Roy Oswalt has talked about an early retirement in the past, but yesterday agent Bob Garber told Todd Zolecki of MLB.com that the 34-year-old right-hander is no longer thinking about calling it quits:
There’s been a rebirth. There’s been talk in the past about retiring, but that’s not even in the cards at this point. It’s a different Roy. It’s a different feeling for him right now. He’s enjoying the game right now like he used to when he was younger. He’s definitely not retiring.
This has arguably been the worst season of Oswalt’s career, as he’s thrown just 133 innings after logging at least 180 every year since 2004 and has a 3.86 ERA that’s his second-highest. On the other hand, Zolecki notes that Oswalt “is feeling healthy after an ailing back sidelined him” and “has been rejuvenated pitching for the first-place Phillies.”
He’ll be Philadelphia’s fourth starter during the playoffs, which means his role may be minimal, and Zolecki expects the Phillies to decline their $16 million option on Oswalt for 2012. Since coming to the Phillies in the middle of last season Oswalt has thrown 216 innings with a 3.05 ERA and 162/53 K/BB ratio, so when the back isn’t barking he’s still a top-of-the-rotation starter.
Jimmy Rollins and Ryan Madson are also impending free agents, so Oswalt’s desire to remain in Philadelphia may be tested if he’s looking for a big payday.
Bill Shaikin of the Los Angeles Times reports that Hall of Fame pitcher Sandy Koufax will be honored with a statue at Dodger Stadium, expected to be unveiled in 2020. Dodger Stadium will be undergoing major renovations, expected to cost around $100 million, after the season. Koufax’s statue will go in a new entertainment plaza beyond center field. The current statue of Jackie Robinson will be moved into the same area.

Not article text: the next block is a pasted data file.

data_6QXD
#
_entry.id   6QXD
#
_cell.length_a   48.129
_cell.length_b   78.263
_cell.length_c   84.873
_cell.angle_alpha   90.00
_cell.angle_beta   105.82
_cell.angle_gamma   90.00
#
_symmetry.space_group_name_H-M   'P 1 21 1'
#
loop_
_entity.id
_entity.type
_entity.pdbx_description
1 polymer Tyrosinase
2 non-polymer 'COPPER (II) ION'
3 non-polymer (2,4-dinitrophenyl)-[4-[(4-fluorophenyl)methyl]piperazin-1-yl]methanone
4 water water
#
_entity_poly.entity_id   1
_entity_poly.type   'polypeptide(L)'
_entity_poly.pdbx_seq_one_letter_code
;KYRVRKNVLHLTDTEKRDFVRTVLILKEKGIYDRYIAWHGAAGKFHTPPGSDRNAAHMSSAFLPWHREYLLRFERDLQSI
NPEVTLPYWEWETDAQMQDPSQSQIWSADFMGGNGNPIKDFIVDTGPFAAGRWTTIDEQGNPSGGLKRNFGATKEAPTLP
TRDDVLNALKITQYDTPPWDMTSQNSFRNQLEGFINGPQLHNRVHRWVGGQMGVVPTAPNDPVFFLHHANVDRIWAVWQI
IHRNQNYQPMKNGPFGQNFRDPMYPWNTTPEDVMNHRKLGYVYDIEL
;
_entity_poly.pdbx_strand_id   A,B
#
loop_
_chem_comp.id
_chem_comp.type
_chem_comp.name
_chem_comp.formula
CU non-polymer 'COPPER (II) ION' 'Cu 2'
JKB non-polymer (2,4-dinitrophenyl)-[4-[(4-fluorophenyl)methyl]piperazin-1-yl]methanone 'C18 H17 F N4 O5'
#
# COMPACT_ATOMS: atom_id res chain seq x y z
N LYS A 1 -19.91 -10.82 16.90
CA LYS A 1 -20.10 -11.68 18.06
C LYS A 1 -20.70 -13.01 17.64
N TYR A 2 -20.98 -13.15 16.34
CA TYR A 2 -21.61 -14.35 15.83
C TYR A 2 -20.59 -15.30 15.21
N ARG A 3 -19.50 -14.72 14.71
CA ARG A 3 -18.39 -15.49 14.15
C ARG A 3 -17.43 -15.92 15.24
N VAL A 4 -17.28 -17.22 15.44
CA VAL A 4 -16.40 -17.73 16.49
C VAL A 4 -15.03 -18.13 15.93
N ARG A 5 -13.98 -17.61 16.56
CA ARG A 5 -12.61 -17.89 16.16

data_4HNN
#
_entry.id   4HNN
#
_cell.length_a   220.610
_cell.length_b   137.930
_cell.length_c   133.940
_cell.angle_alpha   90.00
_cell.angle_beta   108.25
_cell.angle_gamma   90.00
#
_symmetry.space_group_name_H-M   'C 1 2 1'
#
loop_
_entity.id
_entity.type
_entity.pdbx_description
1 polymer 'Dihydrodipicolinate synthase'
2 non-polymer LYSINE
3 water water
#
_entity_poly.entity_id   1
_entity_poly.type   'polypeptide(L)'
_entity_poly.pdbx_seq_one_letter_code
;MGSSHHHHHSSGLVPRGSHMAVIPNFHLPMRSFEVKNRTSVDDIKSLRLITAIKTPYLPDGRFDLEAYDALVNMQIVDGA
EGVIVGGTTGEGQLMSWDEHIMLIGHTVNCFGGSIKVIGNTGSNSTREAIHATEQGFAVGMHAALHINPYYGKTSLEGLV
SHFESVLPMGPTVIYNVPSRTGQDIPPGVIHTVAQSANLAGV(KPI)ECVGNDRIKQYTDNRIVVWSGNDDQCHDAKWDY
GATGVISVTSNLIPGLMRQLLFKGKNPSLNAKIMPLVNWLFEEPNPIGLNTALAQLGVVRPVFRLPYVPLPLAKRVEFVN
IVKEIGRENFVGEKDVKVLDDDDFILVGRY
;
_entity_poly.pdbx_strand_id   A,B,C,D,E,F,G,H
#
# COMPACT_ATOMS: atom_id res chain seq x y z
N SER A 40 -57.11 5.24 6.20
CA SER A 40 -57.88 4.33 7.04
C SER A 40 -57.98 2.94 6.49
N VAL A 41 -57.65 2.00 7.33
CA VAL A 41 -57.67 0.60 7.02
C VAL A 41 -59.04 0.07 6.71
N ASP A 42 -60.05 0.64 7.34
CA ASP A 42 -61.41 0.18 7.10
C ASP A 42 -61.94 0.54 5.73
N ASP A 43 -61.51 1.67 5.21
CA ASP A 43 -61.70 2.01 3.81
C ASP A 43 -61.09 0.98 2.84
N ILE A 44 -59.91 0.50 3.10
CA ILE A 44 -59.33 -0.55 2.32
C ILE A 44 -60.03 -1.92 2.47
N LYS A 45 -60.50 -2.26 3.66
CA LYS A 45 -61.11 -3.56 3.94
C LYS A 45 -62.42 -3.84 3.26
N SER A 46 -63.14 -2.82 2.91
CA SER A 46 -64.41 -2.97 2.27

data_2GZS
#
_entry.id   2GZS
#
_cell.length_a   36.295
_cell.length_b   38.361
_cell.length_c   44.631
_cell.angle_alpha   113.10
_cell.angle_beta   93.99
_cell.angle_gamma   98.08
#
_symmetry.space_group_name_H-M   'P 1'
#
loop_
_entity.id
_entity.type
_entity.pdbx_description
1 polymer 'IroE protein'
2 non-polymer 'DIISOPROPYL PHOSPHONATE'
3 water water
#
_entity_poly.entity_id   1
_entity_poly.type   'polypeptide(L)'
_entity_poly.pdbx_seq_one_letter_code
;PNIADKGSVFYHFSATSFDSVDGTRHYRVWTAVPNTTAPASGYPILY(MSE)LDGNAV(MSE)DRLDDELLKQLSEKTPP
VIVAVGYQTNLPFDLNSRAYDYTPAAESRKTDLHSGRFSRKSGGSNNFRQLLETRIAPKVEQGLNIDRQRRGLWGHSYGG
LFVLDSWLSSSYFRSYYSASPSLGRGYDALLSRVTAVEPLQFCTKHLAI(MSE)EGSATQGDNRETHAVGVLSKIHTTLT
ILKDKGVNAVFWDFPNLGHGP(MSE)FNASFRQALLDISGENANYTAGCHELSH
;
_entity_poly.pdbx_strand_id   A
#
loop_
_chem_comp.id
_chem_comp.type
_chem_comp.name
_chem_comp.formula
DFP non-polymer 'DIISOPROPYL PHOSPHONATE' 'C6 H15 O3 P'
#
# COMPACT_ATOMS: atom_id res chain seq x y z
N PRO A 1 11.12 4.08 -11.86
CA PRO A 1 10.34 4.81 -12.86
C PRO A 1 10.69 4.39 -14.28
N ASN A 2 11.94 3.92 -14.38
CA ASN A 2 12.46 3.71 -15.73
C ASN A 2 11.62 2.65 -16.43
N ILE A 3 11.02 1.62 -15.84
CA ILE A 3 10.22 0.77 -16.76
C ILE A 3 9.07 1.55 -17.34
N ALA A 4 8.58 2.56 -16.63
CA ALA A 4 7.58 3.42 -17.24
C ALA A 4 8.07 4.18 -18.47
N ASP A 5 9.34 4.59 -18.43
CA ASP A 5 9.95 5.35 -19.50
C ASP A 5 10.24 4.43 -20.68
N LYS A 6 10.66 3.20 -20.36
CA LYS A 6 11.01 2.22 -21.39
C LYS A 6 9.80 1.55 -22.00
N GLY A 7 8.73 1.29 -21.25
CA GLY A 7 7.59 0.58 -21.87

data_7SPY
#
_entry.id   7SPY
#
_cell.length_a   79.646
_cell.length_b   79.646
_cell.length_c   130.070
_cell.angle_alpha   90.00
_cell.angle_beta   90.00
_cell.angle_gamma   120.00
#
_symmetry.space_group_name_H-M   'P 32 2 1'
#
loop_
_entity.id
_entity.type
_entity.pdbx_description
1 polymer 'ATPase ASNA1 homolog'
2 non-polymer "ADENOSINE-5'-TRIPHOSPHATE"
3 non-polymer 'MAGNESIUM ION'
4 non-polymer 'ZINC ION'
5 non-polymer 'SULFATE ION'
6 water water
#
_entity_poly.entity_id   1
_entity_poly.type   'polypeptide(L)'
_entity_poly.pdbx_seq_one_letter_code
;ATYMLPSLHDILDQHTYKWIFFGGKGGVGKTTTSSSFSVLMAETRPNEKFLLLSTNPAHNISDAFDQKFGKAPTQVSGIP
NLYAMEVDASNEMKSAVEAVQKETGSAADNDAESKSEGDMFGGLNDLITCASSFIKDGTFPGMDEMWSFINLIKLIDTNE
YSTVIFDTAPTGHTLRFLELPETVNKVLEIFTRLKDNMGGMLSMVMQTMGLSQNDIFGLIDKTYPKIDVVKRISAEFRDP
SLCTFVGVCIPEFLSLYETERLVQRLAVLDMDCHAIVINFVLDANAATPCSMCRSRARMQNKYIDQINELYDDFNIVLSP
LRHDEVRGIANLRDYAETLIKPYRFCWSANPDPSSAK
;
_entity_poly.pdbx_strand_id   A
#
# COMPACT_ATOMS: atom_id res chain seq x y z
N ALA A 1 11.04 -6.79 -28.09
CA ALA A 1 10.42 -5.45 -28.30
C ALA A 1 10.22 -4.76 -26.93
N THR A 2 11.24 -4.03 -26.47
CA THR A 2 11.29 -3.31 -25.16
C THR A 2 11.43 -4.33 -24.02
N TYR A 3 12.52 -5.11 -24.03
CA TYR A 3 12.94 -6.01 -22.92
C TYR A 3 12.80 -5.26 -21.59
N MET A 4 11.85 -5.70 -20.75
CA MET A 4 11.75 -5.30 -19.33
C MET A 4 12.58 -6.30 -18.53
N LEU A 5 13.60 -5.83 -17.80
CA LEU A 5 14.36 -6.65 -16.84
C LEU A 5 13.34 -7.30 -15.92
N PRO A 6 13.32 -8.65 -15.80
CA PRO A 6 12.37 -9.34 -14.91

Koufax, 83, had a relatively brief career, pitching parts of 12 seasons in the majors, but they were incredible. He was a seven-time All-Star who won the National League Cy Young Award three times (1963, ’65-66) and the NL Most Valuable Player Award once (’63). He contributed greatly to the ’63 and ’65 championship teams and authored four no-hitters, including a perfect game in ’65.
Koufax was also influential in other ways. As Shaikin notes, Koufax refused to pitch Game 1 of the 1965 World Series to observe Yom Kippur. It was an act that would attract national attention and turn Koufax into an American Jewish icon.
Ahead of the 1966 season, Koufax and Don Drysdale banded together to negotiate against the Dodgers, who were trying to pit the pitchers against each other. They sat out spring training, deciding to use their newfound free time to sign on to the movie Warning Shot. Several weeks later, the Dodgers relented, agreeing to pay Koufax $125,000 and Drysdale $110,000, which was then a lot of money for a baseball player. It would be just a few years later that Curt Flood would challenge the reserve clause. Koufax, Drysdale, and Flood helped the MLB Players Association, founded in 1966, gain traction under the leadership of Marvin Miller.